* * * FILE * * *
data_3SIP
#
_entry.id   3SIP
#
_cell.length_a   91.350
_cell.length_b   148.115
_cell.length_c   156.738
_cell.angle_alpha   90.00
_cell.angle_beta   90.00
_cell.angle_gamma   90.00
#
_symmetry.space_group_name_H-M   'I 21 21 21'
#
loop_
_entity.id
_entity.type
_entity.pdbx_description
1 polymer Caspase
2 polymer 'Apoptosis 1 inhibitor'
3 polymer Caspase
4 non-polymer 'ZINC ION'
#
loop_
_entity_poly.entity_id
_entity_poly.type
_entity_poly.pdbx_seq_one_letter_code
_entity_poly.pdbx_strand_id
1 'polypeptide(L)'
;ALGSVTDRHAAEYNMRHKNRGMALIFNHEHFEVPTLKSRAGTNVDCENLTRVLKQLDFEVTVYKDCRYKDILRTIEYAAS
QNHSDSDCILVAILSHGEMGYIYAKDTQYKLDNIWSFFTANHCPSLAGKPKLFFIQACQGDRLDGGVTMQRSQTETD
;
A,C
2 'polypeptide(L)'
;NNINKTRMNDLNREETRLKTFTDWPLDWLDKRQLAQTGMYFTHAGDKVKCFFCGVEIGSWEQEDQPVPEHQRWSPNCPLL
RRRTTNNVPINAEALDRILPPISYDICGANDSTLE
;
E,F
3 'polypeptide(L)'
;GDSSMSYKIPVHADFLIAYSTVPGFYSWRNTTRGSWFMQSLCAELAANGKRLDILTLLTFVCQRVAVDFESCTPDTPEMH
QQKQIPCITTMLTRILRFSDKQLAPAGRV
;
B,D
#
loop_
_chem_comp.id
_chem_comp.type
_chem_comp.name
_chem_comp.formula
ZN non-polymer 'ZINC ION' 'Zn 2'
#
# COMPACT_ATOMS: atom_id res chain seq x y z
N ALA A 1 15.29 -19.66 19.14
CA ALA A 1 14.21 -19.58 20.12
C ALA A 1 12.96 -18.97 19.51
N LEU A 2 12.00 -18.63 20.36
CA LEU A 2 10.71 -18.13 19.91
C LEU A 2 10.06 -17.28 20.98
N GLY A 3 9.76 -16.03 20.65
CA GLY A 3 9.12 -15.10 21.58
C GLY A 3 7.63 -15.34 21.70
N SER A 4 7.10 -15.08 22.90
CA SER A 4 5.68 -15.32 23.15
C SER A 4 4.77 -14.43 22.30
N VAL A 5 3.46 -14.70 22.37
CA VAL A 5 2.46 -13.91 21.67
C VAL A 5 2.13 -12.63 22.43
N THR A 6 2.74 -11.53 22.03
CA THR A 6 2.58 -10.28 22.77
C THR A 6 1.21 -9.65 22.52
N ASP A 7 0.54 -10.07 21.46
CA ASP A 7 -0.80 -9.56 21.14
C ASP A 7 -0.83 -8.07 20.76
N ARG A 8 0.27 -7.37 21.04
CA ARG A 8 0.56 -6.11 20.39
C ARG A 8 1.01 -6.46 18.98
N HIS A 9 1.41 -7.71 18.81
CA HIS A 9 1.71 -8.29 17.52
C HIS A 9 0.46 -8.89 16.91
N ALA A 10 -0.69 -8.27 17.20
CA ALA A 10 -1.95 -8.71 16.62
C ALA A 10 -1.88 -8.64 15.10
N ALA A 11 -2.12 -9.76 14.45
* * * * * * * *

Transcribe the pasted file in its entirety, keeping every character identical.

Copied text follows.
data_3SIP
#
_entry.id   3SIP
#
_cell.length_a   91.350
_cell.length_b   148.115
_cell.length_c   156.738
_cell.angle_alpha   90.00
_cell.angle_beta   90.00
_cell.angle_gamma   90.00
#
_symmetry.space_group_name_H-M   'I 21 21 21'
#
loop_
_entity.id
_entity.type
_entity.pdbx_description
1 polymer Caspase
2 polymer 'Apoptosis 1 inhibitor'
3 polymer Caspase
4 non-polymer 'ZINC ION'
#
loop_
_entity_poly.entity_id
_entity_poly.type
_entity_poly.pdbx_seq_one_letter_code
_entity_poly.pdbx_strand_id
1 'polypeptide(L)'
;ALGSVTDRHAAEYNMRHKNRGMALIFNHEHFEVPTLKSRAGTNVDCENLTRVLKQLDFEVTVYKDCRYKDILRTIEYAAS
QNHSDSDCILVAILSHGEMGYIYAKDTQYKLDNIWSFFTANHCPSLAGKPKLFFIQACQGDRLDGGVTMQRSQTETD
;
A,C
2 'polypeptide(L)'
;NNINKTRMNDLNREETRLKTFTDWPLDWLDKRQLAQTGMYFTHAGDKVKCFFCGVEIGSWEQEDQPVPEHQRWSPNCPLL
RRRTTNNVPINAEALDRILPPISYDICGANDSTLE
;
E,F
3 'polypeptide(L)'
;GDSSMSYKIPVHADFLIAYSTVPGFYSWRNTTRGSWFMQSLCAELAANGKRLDILTLLTFVCQRVAVDFESCTPDTPEMH
QQKQIPCITTMLTRILRFSDKQLAPAGRV
;
B,D
#
loop_
_chem_comp.id
_chem_comp.type
_chem_comp.name
_chem_comp.formula
ZN non-polymer 'ZINC ION' 'Zn 2'
#
# COMPACT_ATOMS: atom_id res chain seq x y z
N ALA A 1 15.29 -19.66 19.14
CA ALA A 1 14.21 -19.58 20.12
C ALA A 1 12.96 -18.97 19.51
N LEU A 2 12.00 -18.63 20.36
CA LEU A 2 10.71 -18.13 19.91
C LEU A 2 10.06 -17.28 20.98
N GLY A 3 9.76 -16.03 20.65
CA GLY A 3 9.12 -15.10 21.58
C GLY A 3 7.63 -15.34 21.70
N SER A 4 7.10 -15.08 22.90
CA SER A 4 5.68 -15.32 23.15
C SER A 4 4.77 -14.43 22.30
N VAL A 5 3.46 -14.70 22.37
CA VAL A 5 2.46 -13.91 21.67
C VAL A 5 2.13 -12.63 22.43
N THR A 6 2.74 -11.53 22.03
CA THR A 6 2.58 -10.28 22.77
C THR A 6 1.21 -9.65 22.52
N ASP A 7 0.54 -10.07 21.46
CA ASP A 7 -0.80 -9.56 21.14
C ASP A 7 -0.83 -8.07 20.76
N ARG A 8 0.27 -7.37 21.04
CA ARG A 8 0.56 -6.11 20.39
C ARG A 8 1.01 -6.46 18.98
N HIS A 9 1.41 -7.71 18.81
CA HIS A 9 1.71 -8.29 17.52
C HIS A 9 0.46 -8.89 16.91
N ALA A 10 -0.69 -8.27 17.20
CA ALA A 10 -1.95 -8.71 16.62
C ALA A 10 -1.88 -8.64 15.10
N ALA A 11 -2.12 -9.76 14.45